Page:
Guidelines for Successful Connection Group Interaction
(Things to share with group members)
Don’t feel obligated to speak; only do so on topics you feel comfortable addressing. If it comes to you, and you would prefer not to say anything; just say something like; “I’ll pass on this one” or something to that effect.
Finish your study guides before you arrive.
Use Bible verses with your answers when it is possible.
Bring a Bible and a pen.
Listen intentionally and take notes of things people say that help you.
Don’t be the person that dominates the conversation. Take about 30 – 60 seconds per turn. Give enough time for others to share some thoughts as well.
Stay on topic by answering the question – don’t get side tracked by addressing the topic of a previous talker rather than answering the question in focus. (i.e. try to not go off on rabbit trails.)
Try to keep your statements focused on one single “thought” per turn. Allow others to share their thoughts.
Relationships can be strengthened by understanding each others stories and past history. So share actual stories when the assignment asks for one.
Don’t try and make yourself look like the hero in every story. Be honest and transparent about past mistakes and what the Lord taught you.
Please let me know if there is a hospital need or any other need (i.e. death in the family) and I promise I will relay that to the Pastor and staff.
Connection Groups have three primary purposes:
• To provide an environment for increased application.
• To provide an appropriate environment for accountability.
• To provide an environment for spiritual affirmation.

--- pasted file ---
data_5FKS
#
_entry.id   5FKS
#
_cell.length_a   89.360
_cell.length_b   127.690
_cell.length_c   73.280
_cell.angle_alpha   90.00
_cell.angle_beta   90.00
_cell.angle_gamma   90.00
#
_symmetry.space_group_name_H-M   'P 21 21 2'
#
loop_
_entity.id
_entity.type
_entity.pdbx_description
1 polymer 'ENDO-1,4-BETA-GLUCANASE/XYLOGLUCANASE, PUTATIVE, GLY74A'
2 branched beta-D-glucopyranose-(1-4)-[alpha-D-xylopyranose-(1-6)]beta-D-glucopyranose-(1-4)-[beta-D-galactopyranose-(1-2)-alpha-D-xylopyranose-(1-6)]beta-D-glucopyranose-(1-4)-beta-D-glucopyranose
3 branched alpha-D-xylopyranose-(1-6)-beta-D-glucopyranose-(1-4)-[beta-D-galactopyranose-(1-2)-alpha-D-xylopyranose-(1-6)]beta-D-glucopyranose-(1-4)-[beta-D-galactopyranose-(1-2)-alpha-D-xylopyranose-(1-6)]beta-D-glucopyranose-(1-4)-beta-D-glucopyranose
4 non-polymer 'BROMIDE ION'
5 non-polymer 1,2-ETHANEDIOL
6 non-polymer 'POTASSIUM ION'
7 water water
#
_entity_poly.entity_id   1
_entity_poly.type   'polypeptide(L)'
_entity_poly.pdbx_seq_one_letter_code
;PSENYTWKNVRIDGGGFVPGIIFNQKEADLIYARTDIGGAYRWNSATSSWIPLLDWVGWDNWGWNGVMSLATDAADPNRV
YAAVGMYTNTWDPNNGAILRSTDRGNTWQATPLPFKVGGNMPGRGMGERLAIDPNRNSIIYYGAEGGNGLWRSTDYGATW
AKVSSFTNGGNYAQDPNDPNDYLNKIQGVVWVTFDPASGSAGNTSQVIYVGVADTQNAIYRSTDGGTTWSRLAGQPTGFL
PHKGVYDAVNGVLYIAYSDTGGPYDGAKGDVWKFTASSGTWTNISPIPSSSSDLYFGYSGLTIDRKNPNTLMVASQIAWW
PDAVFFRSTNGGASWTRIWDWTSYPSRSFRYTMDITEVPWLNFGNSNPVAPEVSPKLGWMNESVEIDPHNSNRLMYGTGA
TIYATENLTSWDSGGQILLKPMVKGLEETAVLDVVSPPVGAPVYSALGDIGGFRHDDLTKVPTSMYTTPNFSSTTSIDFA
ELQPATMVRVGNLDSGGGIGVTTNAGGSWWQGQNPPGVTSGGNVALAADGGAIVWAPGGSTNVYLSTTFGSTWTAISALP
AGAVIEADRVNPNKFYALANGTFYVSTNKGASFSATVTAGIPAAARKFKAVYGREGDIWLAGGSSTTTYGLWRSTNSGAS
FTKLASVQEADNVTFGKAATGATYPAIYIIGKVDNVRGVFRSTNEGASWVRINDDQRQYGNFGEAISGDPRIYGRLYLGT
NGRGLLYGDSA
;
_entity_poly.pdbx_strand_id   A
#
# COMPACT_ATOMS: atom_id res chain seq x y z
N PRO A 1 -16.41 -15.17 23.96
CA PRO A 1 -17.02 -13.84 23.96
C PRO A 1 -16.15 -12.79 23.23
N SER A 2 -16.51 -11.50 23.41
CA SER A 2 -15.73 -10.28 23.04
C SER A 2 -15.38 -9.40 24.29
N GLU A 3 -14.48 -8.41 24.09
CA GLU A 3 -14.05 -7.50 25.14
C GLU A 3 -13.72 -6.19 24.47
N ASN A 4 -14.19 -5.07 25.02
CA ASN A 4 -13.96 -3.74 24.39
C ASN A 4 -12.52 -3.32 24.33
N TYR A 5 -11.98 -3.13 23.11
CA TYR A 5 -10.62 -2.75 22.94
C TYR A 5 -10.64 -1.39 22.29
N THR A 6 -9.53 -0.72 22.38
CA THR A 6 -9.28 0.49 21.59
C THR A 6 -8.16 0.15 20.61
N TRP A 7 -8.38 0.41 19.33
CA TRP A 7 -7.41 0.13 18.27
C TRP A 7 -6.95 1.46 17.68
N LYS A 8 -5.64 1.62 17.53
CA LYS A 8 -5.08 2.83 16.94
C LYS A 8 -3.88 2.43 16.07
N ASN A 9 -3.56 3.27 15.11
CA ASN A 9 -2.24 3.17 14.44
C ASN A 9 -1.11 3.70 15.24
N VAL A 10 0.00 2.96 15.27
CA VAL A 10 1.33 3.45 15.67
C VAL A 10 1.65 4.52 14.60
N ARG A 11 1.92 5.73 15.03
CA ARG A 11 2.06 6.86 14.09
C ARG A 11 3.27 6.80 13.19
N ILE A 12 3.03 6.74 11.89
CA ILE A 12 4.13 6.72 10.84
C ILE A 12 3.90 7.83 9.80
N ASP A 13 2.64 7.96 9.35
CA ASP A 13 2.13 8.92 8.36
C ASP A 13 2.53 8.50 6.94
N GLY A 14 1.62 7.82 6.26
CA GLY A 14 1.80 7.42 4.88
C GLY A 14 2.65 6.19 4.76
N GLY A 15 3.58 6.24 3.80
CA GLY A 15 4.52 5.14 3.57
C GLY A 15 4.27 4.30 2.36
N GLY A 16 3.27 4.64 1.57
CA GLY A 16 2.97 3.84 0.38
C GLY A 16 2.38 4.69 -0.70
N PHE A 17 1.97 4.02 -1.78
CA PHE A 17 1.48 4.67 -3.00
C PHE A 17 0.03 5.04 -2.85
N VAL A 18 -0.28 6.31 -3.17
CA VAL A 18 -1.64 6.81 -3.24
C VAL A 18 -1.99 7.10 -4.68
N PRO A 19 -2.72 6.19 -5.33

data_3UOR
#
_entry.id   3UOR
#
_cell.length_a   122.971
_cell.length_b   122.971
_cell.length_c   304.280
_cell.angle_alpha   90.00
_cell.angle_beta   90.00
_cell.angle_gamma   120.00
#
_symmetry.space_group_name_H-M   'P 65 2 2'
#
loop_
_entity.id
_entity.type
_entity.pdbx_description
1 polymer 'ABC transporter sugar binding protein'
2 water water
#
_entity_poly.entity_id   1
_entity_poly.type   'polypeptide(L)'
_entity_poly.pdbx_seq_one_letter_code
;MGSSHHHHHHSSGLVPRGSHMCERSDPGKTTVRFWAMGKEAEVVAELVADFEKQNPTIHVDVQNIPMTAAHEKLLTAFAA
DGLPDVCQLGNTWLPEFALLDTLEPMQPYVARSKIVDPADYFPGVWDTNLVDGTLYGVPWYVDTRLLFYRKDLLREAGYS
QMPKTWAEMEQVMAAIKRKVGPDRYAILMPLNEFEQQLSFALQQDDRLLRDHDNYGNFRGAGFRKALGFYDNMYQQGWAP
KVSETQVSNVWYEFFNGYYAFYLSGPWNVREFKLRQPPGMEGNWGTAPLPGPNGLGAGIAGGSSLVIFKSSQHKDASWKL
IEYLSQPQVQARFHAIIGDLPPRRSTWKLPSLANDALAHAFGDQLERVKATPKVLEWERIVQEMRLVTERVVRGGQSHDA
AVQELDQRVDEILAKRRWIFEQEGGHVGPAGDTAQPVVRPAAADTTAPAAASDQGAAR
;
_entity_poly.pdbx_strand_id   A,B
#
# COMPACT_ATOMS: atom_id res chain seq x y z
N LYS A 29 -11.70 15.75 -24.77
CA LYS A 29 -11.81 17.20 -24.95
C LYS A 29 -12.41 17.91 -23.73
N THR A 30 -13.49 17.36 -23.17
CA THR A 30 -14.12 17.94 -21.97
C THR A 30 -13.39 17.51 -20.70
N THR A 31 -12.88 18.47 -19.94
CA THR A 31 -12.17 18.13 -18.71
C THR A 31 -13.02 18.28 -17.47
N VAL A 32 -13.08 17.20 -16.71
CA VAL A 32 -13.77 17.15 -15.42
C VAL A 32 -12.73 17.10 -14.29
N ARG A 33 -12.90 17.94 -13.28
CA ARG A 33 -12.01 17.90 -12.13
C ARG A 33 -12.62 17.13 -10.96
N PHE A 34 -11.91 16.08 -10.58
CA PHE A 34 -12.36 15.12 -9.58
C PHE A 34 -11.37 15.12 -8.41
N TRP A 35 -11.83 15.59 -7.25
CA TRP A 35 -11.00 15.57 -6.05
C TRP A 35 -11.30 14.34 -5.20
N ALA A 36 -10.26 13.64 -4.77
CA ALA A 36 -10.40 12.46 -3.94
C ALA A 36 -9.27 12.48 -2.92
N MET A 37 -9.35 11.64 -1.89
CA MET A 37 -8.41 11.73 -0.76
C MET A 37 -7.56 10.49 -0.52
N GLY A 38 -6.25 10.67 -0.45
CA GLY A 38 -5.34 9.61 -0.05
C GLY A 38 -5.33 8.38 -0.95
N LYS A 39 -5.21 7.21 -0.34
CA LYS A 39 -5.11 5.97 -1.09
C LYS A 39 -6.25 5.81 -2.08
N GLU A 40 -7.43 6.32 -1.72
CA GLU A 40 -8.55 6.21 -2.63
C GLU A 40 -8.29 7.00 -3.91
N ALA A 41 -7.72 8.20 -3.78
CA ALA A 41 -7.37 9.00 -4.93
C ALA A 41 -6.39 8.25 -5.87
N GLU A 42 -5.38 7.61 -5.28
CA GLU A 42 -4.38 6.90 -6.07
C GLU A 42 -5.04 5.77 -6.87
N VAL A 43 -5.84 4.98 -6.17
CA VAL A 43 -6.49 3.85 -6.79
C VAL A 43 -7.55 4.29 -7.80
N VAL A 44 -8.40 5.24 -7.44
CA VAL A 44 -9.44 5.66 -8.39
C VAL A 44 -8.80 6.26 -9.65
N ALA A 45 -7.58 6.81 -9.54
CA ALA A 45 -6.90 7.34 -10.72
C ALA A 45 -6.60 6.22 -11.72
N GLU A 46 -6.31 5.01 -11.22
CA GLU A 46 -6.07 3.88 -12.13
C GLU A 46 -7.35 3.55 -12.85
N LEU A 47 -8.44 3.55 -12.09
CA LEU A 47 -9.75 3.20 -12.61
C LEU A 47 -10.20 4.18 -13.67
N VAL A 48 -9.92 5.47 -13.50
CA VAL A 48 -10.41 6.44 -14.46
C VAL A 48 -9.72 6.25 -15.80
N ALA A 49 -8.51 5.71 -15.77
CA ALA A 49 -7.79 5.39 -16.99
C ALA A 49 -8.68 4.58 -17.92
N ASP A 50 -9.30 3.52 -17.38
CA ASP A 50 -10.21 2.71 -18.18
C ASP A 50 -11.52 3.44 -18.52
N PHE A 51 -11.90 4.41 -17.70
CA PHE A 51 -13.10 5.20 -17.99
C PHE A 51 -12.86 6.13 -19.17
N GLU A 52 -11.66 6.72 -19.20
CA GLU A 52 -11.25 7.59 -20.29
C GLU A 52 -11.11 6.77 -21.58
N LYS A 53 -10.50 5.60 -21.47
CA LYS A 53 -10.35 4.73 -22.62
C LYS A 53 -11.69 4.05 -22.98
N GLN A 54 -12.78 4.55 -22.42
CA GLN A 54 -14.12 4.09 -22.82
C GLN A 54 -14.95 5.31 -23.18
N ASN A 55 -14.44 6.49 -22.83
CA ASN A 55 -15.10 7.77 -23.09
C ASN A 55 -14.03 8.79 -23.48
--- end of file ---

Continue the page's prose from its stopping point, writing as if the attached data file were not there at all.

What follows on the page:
Helpful Hints for JUST Group Leaders
(Don’t share with group; Just keep them in mind)
Have your assistant leader pick up your Connection Group packet from guest services each Sunday Morning for the following mid-week service gathering.
Make sure you have reviewed the study guide thoroughly and understand each question so you can clarify it to your group if necessary.
Encourage people to do their outlines before they arrive!!!
Don’t make anyone uncomfortable by demanding they participate (especially newer folks) Be very discerning. Offer to allow them to contribute, but be gentle.
When starting each questions say something like: “Let’s start with John, why don’t you take 30 seconds or so and then we will work our way around the table.” Always start with different folks for each question.
Allow different folks to read each verse of the Scripture passages for greater involvement.
Some questions lend themselves to allowing every person to answer the questions some do not.
Help people land their thoughts by saying something like: That’s good, or very interesting, etc. Don’t wait for silence, it will never come. Quickly cue the next person in line to speak by saying something like; “John, what about you?”
Repeat the question after everyone’s answer – this keeps people’s conversation on point.
Carefully lead your group in a way that won’t allow one person to dominate the conversation.
Help to cultivate a conversational atmosphere, not a lecturing one.
Don’t correct people’s theology. Leave deep theological discussion for Pastor and church staff. If it goes any deeper just say something like, “I’m sure Pastor would be glad to get with you on those questions.”
Always have a meal at every group gathering. People open up their hearts when they’re eating. It helps reinforce a casual, open environment. At the start of each month we will provide a sign up sheet to use to let different folks bring a meal each week.
Be gracious toward people and other leaders when folks switch from your group to another persons group.
When Dealing with Difficult Conversations:
If a Sin Issue Arises – Point focus on God’s Word for Sanctification.
Connection Groups are not about teaching or preaching at people. However, we can and should speak scripture into people’s lives.
“Here is a great verse / portion of scripture that has helped me in that type of situation.”
“Here is a scripture that might be a blessing.”
If a Suffering Issue Arises – Point focus on God’s character for Hope and Comfort.
This can be done by asking follow-up questions:
“What did God teach you through that difficulty?”
“What did you learn about God while going through that trial?”
“How did that situation draw you closer to Christ?”
“Was there a verse or passage that really helped you through that?”